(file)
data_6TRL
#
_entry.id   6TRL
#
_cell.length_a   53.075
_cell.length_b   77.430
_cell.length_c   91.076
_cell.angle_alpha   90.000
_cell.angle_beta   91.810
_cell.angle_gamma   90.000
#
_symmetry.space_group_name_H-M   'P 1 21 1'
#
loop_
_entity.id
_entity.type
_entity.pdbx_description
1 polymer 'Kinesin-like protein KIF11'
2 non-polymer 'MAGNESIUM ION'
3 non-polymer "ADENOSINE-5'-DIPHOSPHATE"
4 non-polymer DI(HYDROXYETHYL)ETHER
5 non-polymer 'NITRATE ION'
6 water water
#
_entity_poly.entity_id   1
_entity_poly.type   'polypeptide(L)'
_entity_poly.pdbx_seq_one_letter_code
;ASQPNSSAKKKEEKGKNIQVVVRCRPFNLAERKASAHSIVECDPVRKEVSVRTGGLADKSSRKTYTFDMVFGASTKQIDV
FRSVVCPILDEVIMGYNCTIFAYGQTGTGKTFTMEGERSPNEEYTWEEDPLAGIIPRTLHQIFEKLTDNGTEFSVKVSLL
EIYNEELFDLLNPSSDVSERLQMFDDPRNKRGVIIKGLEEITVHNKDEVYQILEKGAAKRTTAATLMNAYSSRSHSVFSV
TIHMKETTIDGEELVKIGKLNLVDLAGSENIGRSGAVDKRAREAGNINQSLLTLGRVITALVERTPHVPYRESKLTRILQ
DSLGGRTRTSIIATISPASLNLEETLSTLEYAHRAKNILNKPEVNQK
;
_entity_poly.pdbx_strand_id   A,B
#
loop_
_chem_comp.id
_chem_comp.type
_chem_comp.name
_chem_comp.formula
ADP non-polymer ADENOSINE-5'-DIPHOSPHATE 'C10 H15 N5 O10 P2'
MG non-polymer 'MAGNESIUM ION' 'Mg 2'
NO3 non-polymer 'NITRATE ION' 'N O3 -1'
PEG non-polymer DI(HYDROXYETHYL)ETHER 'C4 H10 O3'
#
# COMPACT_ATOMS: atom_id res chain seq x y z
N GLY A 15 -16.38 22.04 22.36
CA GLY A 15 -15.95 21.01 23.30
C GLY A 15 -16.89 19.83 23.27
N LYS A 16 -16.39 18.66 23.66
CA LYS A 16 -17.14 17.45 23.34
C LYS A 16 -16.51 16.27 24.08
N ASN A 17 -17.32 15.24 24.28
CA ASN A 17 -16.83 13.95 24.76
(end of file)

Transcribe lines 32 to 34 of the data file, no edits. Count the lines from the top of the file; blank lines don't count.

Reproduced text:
DSLGGRTRTSIIATISPASLNLEETLSTLEYAHRAKNILNKPEVNQK
;
_entity_poly.pdbx_strand_id   A,B